Wilfried Bony: What does the future hold?

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The frontman was once Africa’s most expensive player, but after scoring just two Premier League goals last season, he has a reputation to rebuild


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Two and a half years ago, Wilfried Bony became Africa’s most expensive player when Manchester City parted with £28 million to sign him from Swansea City.

The frontman had already demonstrated he could find the net in the Premier League, and after scoring at a regular pace in the Netherlands, he appeared to have the credentials to step up to life at the Etihad Stadium.

He struggled in his first season and was clearly not involved in Pep Guardiola’s plans last season and speedily dispatched on loan.

Surely, with no future at the Etihad Stadium, he’s destined to move on this window.


The story of last season


Wilfried Bony PS

Stoke City might have thought they’d snared a bargain when they added Bony on loan at the beginning of the 2016-17 campaign, with the Cote d’Ivoire international deemed surplus to requirements at the Etihad Stadium.

Perhaps it was a decision that left Guardiola short of attacking options—at least until the arrival of Gabriel Jesus—but that also demonstrates just what the Spaniard thought of Bony’s capacity to fit into his plans.

In principle, a move to Stoke could have been ideal.

A club at that level might have intended to build around Bony—as Swansea did—in order to get the most out of his qualities.

Similarly, the forward’s combination of physicality and technical prowess could have been just right for the Potters as Hughes looks to continue to transition them away from being a brutish outfit and more of a progressive, attractive unit.

Despite the support of the likes of Mark Arnautovic, Ibrahim Afellay, Joe Allen and Xherdan Shaqiri, Bony flopped, ending the campaign with just two goals in 10 outings.

Both of those goals came in a 3-1 home win against his former club Swansea, and Bony didn’t play in the Premier League in 2017.

At international level, he lost his starting place in Michel Dussuyer’s side as the Frenchman initially preferred Jonathan Kodjia at the Nations Cup.

Bony started and scored against Togo in the second group game, but was ineffectual as the Elephants’ miserable title defence ended against Morocco.


What could happen this window?


HD Wilfried Bony Stoke City Premier League

If he stays at City, Bony is surely doomed to spend a campaign in the reserves, barring disastrous injury fortunes for the Sky Blues.

Despite his abject campaign last term, he’s still only 28 and should have a good few years in the tank yet.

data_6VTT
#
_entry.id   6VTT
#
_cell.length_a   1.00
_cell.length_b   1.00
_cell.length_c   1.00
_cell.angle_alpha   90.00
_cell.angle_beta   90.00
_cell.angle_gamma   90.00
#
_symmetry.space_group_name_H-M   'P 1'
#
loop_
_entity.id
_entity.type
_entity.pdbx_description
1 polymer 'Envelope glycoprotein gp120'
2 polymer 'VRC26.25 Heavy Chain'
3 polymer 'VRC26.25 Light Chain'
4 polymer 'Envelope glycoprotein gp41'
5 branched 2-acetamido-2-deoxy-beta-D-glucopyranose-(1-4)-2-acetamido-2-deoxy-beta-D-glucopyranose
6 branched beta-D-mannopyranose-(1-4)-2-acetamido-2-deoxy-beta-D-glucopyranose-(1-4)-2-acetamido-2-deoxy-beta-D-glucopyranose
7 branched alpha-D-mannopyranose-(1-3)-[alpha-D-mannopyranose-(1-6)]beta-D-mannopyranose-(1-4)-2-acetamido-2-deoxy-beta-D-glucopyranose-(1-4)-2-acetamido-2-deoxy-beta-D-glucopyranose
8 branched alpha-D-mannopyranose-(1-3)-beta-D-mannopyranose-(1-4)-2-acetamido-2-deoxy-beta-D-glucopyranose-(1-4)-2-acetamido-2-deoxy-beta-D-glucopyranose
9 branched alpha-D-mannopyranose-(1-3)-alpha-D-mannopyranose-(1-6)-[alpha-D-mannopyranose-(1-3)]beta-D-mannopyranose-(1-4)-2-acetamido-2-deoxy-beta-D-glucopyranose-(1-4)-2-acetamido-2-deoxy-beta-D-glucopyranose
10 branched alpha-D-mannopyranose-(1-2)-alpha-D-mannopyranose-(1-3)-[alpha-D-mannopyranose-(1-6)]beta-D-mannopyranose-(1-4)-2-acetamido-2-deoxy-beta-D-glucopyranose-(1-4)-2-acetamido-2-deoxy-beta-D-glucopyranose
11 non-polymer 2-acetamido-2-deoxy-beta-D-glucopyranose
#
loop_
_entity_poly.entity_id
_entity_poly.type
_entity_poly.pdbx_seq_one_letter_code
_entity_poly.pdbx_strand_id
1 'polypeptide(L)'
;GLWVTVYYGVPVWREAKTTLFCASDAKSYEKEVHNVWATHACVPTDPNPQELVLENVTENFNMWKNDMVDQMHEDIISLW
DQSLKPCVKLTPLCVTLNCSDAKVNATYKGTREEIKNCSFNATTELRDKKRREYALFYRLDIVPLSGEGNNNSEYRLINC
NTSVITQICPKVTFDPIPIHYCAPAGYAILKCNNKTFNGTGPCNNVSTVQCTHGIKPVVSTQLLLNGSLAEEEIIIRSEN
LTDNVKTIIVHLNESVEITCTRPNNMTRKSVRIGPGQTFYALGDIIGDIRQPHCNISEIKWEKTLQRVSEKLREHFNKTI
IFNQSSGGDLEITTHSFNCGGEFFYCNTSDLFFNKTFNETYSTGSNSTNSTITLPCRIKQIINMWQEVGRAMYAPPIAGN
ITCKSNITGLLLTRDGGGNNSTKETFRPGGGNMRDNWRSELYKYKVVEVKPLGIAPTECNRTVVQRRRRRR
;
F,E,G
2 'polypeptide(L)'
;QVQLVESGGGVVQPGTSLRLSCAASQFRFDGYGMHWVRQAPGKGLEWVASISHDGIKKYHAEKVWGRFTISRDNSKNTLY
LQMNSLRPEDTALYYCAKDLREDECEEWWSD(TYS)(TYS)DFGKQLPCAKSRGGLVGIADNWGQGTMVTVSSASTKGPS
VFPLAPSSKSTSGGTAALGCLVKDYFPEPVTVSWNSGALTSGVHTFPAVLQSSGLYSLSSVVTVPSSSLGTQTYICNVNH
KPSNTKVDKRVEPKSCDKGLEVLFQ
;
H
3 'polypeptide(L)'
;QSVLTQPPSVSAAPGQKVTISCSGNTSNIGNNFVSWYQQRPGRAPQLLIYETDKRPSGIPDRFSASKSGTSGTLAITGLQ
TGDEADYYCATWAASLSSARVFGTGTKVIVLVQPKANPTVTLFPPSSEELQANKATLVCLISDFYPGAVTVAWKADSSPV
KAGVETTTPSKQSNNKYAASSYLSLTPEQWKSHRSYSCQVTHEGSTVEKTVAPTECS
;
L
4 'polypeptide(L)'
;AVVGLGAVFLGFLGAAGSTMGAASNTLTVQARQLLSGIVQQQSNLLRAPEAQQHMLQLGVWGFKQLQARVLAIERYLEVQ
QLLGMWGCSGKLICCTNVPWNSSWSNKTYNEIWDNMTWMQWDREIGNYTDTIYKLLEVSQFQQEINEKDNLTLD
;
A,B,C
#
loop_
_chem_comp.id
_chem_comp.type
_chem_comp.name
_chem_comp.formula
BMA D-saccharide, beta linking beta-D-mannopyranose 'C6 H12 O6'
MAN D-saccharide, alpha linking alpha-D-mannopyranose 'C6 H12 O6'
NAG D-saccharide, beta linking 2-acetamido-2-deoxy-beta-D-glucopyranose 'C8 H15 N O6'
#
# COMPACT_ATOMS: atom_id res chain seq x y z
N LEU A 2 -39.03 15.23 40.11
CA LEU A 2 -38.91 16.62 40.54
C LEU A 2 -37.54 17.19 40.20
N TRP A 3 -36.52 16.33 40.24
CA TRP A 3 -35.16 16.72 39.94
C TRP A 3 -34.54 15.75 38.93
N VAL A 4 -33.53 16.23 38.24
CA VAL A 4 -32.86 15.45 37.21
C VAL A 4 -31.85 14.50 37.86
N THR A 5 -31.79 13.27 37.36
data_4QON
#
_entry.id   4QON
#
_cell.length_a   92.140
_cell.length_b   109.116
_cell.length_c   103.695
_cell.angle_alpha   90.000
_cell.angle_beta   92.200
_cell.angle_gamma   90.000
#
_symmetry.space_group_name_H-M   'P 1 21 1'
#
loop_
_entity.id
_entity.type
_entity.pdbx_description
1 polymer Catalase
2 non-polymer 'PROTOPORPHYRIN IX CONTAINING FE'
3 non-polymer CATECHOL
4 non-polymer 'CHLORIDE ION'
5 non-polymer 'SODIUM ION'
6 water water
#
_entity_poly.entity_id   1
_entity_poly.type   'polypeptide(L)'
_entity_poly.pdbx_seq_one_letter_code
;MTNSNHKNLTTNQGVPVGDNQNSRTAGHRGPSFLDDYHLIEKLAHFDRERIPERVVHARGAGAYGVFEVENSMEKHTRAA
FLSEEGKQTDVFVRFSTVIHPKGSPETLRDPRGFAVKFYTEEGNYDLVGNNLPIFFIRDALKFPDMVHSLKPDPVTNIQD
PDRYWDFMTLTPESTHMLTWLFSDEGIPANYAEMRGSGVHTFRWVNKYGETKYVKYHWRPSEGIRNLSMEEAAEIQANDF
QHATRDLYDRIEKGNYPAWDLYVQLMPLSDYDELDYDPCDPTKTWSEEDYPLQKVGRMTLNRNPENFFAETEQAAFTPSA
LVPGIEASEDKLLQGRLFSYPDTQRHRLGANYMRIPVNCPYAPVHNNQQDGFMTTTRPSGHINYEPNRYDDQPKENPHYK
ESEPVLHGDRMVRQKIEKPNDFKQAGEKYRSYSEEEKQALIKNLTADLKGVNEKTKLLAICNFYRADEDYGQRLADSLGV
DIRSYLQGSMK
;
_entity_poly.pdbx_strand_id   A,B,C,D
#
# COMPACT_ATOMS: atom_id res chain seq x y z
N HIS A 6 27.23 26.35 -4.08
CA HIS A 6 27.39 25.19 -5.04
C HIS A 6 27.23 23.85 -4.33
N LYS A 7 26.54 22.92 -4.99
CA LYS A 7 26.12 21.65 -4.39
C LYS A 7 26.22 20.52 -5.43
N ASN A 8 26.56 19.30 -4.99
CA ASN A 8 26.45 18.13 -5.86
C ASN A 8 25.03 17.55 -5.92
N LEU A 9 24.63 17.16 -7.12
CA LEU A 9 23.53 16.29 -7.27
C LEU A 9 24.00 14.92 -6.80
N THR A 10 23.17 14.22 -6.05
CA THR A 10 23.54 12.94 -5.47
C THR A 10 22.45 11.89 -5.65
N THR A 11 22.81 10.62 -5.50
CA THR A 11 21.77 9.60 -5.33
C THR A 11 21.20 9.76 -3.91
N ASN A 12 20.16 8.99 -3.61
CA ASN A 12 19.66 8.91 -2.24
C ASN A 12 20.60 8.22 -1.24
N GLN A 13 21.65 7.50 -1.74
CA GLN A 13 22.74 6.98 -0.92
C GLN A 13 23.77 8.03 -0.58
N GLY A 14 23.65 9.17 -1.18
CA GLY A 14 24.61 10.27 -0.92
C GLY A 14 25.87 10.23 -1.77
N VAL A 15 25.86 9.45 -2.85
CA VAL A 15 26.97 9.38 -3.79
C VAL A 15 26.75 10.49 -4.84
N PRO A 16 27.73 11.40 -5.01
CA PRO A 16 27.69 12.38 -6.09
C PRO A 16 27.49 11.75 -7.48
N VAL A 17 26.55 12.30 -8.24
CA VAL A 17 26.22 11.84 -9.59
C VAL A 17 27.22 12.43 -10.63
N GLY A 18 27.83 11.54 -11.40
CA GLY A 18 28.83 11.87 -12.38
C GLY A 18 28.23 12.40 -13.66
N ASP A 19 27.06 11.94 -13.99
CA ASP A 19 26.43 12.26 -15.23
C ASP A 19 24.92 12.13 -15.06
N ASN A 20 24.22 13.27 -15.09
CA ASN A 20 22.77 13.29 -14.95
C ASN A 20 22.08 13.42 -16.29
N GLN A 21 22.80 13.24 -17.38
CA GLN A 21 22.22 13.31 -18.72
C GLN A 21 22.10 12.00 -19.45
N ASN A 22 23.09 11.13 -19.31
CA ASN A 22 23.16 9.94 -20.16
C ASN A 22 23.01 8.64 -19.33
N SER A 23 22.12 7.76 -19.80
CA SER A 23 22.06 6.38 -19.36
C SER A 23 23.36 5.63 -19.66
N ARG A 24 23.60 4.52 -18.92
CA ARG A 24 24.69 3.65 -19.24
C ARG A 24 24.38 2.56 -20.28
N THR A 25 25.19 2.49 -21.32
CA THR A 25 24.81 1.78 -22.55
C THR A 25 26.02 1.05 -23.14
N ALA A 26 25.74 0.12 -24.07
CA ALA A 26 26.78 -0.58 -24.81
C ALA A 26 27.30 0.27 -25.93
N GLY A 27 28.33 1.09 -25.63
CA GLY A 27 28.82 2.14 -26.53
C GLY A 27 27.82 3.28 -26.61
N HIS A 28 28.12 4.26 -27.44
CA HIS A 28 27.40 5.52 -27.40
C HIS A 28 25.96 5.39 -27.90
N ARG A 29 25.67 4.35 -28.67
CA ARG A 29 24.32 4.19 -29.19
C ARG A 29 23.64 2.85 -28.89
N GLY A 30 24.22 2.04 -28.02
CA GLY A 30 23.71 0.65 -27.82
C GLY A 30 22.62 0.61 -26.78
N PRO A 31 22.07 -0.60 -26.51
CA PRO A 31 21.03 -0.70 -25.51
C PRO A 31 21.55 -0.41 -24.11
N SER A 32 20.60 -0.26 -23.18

Plus, various Premier League sides may smell out the possibility of buying a talented forward on the cheap, while the prospect of revitalising the former Vitesse Arnhem man may appeal to various coaches up and down the division.

There’s reported interest from France, where ambitious Marseille and LOSC Lille have both been linked to his signature.

 

Certainly, the more sedate Ligue 1 could be a happy hunting ground for the Francophone frontman, although it remains to be seen how he would fit in under Marcelo Bielsa should he opt for the latter.

Expectedly, Chinese clubs are also eyeing his signature according to the Independent, with City looking to recoup approximately £14 million from one of several unnamed CSL outfits.

However, perhaps the most likely destination is another Premier League club, with various sources suggesting that Everton, West Ham United and West Bromwich Albion are all considering a move for Bony.

Earlier in the summer, the hitman vowed to “show that Wilfried Bony is still the same player” and suggested that the difficult times were behind him. However, the expectation is that Guardiola has already decided that no redemption will be forthcoming at City.


What to expect next season


Wilfried Bony

With the chances of a return to any kind of prominence at City so slim, it’s surely time for Bony to move on from the Etihad Stadium.

He cannot afford to waste another one of his prime years as he did last season—making just 10 league appearances—and must prioritise game time above all else.

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It would be a shame if Bony followed in the footsteps of Jiangsu Suning new boy Benjamin Moukandjo and moved to China while still in his 20s, and he’d be served well to prioritise France or another EPL side.

Ambitious West Ham could certainly be an ideal platform for the forward to reinvent himself, although perhaps a switch to Ligue 1 and Marseille, where he’d be supplied by Dimitri Payet, might be the safest bet for Bony to get back to his best.

Following the sale of Romelu Lukaku, Everton are also going to be in the market for another hitman to lead the line. If they do turn to the Ivorian, he’ll certainly have the kind of support players to give him every chance of rediscovering his goalscoring touch.

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